Exactly. I use stainless steel supplies with Brass nuts on both ends.
              Kind of like these:
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              • #8
                Re: Stainless Steel Supply Lines

                I always replace them with same style as service guy(I dont buy vinyl). Not replacing them is just like selling used parts.

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                • #9
                  Re: Stainless Steel Supply Lines

                  I like the Fluidmasters because they aren't likely to twist and kink the inner tube. Real SS braids. The ones with no SS at all are trash - they'll swell over a few years until they split.

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                  • #10
                    Re: Stainless Steel Supply Lines

                    i've stopped 5 years ago using braided stainless steel 3/4'' water heater flex connectors.

                    first there was an issue with the polymer liner that was turning to goop. then years later we are finding that the crimp connector is failing and bursting.

                    went back to copper flexes.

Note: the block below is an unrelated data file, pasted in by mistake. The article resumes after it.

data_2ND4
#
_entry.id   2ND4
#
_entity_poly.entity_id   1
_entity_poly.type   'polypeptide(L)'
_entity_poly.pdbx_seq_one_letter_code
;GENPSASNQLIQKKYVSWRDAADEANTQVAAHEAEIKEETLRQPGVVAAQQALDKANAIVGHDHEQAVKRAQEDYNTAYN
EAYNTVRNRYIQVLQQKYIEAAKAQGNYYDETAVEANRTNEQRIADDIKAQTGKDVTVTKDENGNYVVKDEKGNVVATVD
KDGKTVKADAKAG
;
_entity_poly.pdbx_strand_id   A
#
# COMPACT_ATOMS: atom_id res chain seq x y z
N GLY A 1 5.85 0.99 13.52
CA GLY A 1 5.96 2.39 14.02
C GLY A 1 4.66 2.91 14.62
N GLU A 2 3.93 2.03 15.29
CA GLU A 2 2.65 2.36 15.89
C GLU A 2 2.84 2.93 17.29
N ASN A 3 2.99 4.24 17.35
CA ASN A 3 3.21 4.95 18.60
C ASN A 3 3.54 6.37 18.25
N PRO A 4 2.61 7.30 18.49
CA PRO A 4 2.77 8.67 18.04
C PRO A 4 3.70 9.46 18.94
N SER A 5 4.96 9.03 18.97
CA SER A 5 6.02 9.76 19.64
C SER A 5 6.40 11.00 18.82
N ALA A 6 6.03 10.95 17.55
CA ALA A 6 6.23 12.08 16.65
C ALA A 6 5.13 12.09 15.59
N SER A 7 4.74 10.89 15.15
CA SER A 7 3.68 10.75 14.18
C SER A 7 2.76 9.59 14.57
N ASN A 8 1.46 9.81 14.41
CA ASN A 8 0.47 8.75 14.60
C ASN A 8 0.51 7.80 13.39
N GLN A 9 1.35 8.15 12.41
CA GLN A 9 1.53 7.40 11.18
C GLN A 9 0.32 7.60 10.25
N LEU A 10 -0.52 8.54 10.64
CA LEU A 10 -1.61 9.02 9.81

i've tried a few stainless corrugated flexes and i like the flexibility of them.

                    unfortunately i still have a few cases of copper flexes.

                    with the stainless braided flexes i primarily use the 1/2'' slip joint by 1/2'' slip or w.c. 3/8'' compression is not as common and 1/2'' compression is rare along with 7/16'' typically on a 3 way kitchen a/s.

                    i actually liked the fluidmaster all in 1 connectors as they had the adapters for all sizes. hard to find now.

                    i stock 12'', 16'', 20'', 24'', connectors in lavs and 9'', 12'' and 16'' in w.c. also washing machine, dishwasher and ice makers supplies.

                    imagine the inventory when you need all the different size compression sizes. that's why the fluidmaster is a good choice.

                    rick.
                    phoebe it is

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                    • #11
                      Re: Stainless Steel Supply Lines

                      Vinyl is a no-no in my book.

                      Anything with plastic barbs is a serious no-no.

                      I use fluidmaster supplies as well but I do not like the fact that they are widening the webbing of the stainless braid lately. That is where I feel Watts has an advantage in what it provides in durability.

                      Lowe's is the only place that sells Watts braided stainless supply lines and I can't get good margins buying from them.

                      All supply lines no matter what size off my truck? $6 a piece, always. Even a 30" faucet supply or 20" toilet supply. Extensions are a must have on the truck as well in 12's and 20's.
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                      • #12